Quarry canal bridge
List Entry Summary
This monument is scheduled under the Ancient Monuments and Archaeological Areas Act 1979 as amended as it appears to the Secretary of State to be of national importance. This entry is a copy, the original is held by the Department for Culture, Media and Sport.
Name: Quarry canal bridge
List entry Number: 1006077
The monument may lie within the boundary of more than one authority.
District Type: District Authority
National Park: Not applicable to this List entry.
Grade: Not applicable to this List entry.
Date first scheduled: 03-Aug-1971
Date of most recent amendment: Not applicable to this List entry.
Legacy System Information
The contents of this record have been generated from a legacy data system.
Legacy System: RSM - OCN
UID: ST 224
This list entry does not comprise part of an Asset Grouping. Asset Groupings are not part of the official record but are added later for information.
List entry Description
Summary of Monument
Single span canal bridge 60m south-east of Sutton Bank Farm.
Reasons for Designation
The principal age of canal building began in England in 1759 and played an important part in the growth and expansion of trade in many parts of the country, linking the river network and major ports. Canals also facilitated the relatively rapid movement of bulk agricultural produce from the countryside to the rapidly expanding industrial towns of the north and the midlands. Canal construction brought with it a whole range of associated structures. Many of these, such as bridges, canal workers' houses, warehouses, wet docks, dry docks, locks and water management systems involved the modification and development of the existing designs of such structures to meet the new requirements of the Canal Age, which also introduced the need for major technological innovation. The earlier canal bridges tended to be of brick or stone, depending on the local sources available and provided access for horse-drawn boats. They are usually single span due to the narrowness of the canals. During the later period cast iron bridges became more prominent. Normally a local builder was appointed by the engineer to construct a number of bridges creating local distinctiveness in bridge designs. The great age of canal construction lasted until about the 1840s, when their utility was eroded by the huge expansion of railways with their quick and cheap transportation of people and goods. During their relatively brief period of use, however, canals became the most important method of industrial transportation, making a major contribution to England's Industrial Revolution. Surviving remains of the early industrial waterways transport network and associated structures are particularly important both by virtue of their rarity and representivity.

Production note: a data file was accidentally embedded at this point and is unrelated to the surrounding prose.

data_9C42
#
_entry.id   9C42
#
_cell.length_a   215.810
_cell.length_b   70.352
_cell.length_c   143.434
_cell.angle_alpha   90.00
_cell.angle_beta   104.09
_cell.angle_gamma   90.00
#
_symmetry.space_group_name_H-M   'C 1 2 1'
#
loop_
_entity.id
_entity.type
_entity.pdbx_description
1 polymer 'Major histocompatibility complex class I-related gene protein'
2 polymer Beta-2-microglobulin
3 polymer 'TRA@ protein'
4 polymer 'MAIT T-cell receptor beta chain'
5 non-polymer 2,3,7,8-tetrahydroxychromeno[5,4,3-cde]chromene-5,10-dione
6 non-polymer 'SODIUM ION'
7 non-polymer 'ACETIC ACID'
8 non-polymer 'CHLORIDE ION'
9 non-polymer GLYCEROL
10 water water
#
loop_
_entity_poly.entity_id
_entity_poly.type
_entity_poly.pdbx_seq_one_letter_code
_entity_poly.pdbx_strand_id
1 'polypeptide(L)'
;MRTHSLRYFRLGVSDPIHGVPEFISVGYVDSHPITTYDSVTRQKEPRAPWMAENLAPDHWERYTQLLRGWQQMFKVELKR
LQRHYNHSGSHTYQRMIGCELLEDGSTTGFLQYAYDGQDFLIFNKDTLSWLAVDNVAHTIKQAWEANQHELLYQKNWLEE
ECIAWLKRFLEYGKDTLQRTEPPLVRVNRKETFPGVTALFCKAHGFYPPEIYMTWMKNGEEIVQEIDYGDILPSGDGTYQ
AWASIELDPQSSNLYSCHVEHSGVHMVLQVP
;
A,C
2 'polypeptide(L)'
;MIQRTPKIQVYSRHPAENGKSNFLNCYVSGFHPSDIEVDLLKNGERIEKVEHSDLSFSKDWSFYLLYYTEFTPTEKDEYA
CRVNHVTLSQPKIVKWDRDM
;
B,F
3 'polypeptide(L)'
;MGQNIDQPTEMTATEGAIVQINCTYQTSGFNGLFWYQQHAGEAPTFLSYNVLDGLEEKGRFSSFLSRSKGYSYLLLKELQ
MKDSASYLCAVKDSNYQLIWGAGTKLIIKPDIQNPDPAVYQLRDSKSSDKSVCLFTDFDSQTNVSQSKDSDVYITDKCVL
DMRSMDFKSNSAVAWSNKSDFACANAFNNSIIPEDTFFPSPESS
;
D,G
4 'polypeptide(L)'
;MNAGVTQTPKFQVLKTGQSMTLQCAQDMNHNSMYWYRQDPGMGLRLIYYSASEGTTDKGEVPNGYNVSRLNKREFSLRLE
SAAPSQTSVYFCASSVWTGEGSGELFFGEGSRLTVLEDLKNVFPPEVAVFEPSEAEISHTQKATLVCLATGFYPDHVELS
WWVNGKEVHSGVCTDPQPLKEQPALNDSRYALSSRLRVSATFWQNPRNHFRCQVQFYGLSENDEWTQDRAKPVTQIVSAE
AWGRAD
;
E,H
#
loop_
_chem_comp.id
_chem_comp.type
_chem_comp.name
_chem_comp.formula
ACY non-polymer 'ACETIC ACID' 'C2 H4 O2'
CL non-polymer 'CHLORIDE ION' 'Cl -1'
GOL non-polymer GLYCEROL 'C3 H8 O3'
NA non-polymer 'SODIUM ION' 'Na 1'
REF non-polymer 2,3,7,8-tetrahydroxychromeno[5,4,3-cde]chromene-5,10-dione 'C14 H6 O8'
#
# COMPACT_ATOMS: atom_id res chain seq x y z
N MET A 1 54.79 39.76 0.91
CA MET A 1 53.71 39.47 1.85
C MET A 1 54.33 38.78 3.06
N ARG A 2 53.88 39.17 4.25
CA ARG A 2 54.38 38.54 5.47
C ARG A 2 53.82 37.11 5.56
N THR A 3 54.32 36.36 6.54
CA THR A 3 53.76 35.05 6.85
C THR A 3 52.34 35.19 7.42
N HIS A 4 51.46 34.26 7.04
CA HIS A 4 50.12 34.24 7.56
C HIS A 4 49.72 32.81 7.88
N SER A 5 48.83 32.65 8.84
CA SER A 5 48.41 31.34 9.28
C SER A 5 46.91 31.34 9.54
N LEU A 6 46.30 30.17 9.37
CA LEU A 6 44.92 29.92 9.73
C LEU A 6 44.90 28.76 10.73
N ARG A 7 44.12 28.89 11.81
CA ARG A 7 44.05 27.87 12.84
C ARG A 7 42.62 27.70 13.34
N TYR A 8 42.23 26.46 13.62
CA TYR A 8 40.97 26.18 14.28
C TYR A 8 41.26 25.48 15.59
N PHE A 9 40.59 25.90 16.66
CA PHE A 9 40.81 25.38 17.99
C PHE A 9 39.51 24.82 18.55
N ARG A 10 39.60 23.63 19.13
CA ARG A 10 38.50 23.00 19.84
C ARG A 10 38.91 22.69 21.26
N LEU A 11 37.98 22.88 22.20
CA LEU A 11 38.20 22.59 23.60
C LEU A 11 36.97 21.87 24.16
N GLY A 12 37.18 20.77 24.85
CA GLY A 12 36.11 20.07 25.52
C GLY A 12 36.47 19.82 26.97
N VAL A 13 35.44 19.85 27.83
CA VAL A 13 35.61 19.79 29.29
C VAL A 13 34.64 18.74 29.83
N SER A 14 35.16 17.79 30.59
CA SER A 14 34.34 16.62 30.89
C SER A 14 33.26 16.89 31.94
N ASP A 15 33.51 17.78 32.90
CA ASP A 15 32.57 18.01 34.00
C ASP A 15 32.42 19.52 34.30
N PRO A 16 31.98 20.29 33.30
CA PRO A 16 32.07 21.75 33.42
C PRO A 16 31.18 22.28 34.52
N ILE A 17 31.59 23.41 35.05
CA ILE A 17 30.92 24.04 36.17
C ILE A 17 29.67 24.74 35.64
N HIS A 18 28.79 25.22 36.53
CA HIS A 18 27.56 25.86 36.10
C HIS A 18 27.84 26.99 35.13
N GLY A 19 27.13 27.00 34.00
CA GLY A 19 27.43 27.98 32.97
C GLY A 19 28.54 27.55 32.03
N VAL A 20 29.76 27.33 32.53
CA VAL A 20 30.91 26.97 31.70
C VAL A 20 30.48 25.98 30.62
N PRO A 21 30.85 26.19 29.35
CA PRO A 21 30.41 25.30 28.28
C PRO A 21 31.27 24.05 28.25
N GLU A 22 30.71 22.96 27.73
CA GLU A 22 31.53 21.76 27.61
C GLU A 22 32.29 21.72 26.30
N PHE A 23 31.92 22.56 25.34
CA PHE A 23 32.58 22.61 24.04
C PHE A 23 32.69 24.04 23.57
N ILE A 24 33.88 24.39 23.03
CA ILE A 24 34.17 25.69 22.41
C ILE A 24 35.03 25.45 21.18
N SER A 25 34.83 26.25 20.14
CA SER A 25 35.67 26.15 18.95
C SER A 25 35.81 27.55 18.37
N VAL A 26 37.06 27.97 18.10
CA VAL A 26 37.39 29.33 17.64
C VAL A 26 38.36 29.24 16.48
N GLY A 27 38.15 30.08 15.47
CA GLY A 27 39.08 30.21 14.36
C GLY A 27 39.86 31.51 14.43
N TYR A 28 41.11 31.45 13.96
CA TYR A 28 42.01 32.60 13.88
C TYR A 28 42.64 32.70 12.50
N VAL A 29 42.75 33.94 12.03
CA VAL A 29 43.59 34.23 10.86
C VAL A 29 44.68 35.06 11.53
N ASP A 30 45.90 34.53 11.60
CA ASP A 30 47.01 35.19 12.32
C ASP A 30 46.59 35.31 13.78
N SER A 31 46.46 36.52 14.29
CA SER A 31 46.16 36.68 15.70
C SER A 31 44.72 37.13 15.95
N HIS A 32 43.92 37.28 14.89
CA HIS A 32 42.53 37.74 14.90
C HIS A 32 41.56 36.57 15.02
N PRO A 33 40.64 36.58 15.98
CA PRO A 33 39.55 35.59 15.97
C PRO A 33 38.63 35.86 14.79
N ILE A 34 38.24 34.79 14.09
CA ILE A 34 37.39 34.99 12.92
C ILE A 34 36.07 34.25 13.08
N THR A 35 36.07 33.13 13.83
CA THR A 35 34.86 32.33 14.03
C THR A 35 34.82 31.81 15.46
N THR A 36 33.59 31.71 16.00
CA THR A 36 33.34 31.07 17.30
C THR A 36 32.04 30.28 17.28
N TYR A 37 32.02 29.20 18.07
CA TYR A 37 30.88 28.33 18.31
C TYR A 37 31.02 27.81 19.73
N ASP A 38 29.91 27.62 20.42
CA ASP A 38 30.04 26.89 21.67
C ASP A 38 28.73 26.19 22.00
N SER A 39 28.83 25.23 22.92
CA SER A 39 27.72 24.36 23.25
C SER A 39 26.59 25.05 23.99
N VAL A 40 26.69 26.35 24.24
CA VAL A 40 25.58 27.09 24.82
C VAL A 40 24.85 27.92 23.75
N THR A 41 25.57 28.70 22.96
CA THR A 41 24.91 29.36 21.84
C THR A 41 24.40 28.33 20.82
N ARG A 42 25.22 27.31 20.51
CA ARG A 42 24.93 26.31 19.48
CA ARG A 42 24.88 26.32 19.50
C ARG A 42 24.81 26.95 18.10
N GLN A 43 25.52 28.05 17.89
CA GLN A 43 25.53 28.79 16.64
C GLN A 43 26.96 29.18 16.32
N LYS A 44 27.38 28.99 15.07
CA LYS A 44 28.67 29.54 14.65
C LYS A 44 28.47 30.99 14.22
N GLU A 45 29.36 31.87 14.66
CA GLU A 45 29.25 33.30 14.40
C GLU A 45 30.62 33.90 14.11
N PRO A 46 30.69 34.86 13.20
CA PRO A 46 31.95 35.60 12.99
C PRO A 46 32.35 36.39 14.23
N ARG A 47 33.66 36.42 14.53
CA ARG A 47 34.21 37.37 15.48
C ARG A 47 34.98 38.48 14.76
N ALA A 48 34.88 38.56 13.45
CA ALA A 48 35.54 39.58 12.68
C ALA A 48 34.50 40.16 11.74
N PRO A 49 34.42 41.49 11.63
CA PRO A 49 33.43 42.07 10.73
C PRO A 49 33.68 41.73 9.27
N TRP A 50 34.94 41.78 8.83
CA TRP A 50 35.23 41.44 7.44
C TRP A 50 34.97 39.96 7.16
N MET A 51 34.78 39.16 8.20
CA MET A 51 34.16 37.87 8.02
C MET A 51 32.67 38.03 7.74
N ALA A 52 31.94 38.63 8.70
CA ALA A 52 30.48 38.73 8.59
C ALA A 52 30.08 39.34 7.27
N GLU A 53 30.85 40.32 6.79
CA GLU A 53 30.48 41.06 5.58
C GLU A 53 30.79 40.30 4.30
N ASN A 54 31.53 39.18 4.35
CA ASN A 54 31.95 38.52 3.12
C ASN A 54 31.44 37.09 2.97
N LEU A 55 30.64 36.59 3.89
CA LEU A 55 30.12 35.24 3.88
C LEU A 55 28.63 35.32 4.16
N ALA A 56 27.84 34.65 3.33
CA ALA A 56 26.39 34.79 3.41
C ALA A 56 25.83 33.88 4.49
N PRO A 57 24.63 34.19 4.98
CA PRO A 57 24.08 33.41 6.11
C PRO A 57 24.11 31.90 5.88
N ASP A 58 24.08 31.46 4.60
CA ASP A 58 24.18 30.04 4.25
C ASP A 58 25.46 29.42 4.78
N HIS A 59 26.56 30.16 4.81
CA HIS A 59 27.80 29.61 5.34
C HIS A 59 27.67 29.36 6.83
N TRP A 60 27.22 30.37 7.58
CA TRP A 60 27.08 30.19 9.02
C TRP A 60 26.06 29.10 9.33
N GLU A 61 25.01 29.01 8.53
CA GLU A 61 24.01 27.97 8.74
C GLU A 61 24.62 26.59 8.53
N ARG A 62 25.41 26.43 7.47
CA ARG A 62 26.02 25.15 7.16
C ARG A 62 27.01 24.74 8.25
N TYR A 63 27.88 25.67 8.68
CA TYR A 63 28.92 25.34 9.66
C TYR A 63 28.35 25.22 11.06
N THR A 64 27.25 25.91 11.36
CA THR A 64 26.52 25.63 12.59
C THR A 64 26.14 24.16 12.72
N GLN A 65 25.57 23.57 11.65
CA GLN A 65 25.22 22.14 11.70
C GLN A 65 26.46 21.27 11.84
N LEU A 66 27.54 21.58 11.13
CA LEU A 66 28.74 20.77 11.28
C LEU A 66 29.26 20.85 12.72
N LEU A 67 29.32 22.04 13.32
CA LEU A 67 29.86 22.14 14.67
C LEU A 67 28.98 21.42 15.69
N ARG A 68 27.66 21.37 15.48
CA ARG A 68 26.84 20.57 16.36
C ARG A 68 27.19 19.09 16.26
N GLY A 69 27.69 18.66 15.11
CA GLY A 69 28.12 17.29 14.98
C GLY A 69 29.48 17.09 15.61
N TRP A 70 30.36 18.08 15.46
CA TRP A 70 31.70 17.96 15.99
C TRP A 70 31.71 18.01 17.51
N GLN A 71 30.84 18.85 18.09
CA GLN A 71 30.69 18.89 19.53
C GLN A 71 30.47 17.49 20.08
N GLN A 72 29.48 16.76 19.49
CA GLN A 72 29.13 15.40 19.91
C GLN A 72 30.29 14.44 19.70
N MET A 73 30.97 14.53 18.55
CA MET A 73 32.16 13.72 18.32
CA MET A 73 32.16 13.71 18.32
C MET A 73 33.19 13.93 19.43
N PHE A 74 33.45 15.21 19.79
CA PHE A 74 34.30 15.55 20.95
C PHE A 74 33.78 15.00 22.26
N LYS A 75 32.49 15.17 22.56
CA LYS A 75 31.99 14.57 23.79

The single span canal bridge 60m south east of Sutton Bank Farm survives in good condition as an accommodation bridge allowing access over the canal between two parcels of land. It is representative of this important period of waterway transportation network and associated structures.
This record was the subject of a minor enhancement on 11 June 2015. This record has been generated from an "old county number" (OCN) scheduling record. These are monuments that were not reviewed under the Monuments Protection Programme and are some of our oldest designation records.
The monument includes a single span bridge spanning the Newport Branch of the Shropshire Union Canal. The bridge carries Sheeperley Lane over the Shrophire Union canal, which linked the canal systems of the Midlands to other parts of the country including the major rivers and ports. They were built by the engineer Thomas Telford and were completed by 1833. The monument was formally known as Shipley Lane Bridge.
National Grid Reference: SJ 76401 21441
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This copy shows the entry on 27-May-2018 at 01:04:38.
End of official listing